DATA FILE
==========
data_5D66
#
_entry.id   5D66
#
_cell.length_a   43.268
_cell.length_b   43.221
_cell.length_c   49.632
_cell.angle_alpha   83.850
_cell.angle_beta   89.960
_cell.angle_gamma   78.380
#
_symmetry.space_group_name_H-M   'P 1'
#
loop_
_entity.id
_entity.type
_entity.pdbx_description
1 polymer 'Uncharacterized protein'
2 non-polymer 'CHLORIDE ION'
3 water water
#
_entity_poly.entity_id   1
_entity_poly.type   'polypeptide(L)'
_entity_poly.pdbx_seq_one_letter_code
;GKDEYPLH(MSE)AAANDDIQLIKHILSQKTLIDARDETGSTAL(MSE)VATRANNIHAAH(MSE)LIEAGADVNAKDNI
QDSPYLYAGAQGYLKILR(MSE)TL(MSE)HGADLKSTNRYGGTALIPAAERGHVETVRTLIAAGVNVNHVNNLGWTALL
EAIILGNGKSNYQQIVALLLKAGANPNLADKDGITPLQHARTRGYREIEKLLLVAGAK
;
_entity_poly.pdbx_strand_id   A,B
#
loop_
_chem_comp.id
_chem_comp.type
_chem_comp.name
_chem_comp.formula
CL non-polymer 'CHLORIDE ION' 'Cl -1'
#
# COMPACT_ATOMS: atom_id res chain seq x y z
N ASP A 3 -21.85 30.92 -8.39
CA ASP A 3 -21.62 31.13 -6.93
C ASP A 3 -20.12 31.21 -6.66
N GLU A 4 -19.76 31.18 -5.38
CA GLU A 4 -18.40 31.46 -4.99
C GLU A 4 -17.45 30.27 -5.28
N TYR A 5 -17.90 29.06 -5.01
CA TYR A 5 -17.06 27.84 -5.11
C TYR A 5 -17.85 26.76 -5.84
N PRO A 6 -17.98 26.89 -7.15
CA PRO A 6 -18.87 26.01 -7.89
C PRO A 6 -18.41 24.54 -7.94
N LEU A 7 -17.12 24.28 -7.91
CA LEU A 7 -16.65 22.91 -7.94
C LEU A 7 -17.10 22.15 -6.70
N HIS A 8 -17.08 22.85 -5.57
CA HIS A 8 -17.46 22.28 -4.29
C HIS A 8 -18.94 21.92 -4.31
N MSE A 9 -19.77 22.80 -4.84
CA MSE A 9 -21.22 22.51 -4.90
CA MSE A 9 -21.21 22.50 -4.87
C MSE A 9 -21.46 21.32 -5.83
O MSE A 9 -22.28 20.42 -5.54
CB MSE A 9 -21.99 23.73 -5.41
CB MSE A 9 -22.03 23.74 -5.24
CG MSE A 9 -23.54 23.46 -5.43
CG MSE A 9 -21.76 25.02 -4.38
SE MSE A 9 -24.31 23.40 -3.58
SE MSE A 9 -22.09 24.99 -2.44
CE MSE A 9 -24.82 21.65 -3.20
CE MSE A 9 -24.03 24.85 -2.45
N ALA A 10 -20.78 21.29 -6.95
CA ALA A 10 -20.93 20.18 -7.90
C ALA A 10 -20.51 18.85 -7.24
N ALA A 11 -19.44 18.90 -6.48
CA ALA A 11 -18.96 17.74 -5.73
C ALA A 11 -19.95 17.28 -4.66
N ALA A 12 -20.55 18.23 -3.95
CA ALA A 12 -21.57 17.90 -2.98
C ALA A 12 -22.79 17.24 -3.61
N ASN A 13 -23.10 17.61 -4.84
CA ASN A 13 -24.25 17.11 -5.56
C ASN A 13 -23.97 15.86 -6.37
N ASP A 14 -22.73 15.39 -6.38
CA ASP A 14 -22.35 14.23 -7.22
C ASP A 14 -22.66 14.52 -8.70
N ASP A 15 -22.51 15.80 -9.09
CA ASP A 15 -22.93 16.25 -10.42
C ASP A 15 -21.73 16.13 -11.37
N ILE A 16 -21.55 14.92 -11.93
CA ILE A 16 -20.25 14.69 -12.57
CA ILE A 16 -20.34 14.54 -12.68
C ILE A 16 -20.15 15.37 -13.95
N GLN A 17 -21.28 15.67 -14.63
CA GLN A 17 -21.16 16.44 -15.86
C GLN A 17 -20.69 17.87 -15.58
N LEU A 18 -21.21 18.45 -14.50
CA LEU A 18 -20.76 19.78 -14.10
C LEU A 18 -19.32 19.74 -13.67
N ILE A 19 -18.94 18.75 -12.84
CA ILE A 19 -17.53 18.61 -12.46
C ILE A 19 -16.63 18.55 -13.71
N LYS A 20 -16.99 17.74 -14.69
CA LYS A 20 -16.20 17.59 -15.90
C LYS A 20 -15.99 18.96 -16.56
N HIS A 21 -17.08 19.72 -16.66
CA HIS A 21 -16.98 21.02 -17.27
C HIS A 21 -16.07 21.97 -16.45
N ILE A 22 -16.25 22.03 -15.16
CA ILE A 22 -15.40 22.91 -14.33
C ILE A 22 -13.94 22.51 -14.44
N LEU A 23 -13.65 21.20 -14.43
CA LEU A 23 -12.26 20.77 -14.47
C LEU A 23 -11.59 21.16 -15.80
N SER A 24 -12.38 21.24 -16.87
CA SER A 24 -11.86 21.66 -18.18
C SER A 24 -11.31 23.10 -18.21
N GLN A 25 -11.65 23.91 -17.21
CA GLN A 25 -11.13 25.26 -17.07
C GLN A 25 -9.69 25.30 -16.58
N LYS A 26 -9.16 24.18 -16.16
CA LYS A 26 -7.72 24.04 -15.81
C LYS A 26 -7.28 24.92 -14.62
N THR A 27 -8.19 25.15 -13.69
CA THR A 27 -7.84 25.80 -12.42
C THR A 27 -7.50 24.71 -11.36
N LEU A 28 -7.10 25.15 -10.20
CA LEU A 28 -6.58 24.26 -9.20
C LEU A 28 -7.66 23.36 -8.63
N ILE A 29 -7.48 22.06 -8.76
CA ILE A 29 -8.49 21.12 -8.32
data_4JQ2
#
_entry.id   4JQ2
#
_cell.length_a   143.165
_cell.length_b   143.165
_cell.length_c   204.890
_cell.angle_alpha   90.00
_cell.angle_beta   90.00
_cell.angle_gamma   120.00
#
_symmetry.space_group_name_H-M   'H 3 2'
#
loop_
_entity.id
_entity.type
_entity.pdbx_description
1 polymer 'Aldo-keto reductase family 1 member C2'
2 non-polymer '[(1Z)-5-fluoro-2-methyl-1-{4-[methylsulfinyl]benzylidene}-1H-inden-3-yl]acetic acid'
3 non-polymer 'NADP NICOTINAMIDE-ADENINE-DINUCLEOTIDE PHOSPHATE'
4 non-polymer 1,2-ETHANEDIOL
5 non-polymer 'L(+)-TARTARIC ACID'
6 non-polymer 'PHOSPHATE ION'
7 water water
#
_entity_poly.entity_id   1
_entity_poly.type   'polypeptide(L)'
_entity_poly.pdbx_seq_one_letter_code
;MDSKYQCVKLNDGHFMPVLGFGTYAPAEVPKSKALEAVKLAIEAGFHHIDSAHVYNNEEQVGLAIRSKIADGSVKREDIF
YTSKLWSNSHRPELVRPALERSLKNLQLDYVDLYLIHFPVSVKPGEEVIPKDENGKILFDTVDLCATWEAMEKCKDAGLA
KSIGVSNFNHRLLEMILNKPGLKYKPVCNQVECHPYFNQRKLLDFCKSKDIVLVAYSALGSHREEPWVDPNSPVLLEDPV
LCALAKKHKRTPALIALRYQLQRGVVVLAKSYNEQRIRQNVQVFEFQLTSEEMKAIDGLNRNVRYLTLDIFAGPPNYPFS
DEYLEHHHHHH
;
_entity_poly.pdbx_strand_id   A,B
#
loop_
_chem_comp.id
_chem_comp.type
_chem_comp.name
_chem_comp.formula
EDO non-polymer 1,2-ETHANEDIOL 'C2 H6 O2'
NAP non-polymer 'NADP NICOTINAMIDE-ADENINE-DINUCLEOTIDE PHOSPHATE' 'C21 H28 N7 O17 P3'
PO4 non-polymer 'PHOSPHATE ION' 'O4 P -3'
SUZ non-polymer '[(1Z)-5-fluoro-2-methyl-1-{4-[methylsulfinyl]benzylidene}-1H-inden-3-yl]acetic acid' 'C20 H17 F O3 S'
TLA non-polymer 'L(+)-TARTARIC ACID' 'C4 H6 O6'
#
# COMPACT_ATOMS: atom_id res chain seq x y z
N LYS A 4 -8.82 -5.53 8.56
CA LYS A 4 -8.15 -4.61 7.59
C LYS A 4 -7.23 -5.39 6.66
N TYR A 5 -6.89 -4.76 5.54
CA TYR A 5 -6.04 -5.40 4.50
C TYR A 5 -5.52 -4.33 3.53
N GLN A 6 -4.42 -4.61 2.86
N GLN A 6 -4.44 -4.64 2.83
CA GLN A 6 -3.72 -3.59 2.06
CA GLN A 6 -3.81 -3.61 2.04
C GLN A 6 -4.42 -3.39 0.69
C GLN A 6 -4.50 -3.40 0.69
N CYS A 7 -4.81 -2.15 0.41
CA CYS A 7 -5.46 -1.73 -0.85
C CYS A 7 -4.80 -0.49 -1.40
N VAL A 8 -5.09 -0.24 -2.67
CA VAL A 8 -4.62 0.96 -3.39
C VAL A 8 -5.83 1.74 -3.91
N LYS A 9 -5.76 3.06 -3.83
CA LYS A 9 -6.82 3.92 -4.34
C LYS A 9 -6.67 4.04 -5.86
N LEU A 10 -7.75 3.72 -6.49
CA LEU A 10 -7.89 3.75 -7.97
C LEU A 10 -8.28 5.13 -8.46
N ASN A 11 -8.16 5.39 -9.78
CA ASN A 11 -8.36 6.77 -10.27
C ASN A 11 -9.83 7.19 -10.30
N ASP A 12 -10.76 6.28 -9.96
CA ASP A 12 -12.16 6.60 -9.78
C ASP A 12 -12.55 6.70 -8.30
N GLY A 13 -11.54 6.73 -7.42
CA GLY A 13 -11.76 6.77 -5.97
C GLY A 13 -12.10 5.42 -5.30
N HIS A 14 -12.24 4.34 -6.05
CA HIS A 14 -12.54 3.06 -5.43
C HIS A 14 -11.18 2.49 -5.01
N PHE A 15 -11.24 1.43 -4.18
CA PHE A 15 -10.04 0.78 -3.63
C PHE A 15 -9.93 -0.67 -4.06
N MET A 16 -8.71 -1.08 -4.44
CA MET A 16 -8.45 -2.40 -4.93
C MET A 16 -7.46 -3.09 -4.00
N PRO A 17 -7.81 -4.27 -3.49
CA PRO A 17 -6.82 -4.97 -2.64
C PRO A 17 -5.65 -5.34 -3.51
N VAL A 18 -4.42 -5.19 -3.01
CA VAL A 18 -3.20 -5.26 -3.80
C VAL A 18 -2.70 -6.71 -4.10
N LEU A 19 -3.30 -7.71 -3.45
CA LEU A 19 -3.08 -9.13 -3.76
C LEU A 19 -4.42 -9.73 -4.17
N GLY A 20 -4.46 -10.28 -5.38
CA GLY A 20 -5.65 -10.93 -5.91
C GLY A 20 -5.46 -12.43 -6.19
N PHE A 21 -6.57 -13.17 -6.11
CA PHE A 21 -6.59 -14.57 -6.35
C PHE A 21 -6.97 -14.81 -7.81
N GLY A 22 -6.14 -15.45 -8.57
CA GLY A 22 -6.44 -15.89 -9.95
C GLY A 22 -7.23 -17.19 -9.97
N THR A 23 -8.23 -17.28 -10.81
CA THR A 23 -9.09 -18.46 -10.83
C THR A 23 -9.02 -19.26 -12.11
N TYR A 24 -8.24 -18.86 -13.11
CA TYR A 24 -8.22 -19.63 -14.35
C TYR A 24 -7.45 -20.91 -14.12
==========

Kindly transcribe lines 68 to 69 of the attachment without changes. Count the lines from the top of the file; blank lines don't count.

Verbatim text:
CE MSE A 9 -24.82 21.65 -3.20
CE MSE A 9 -24.03 24.85 -2.45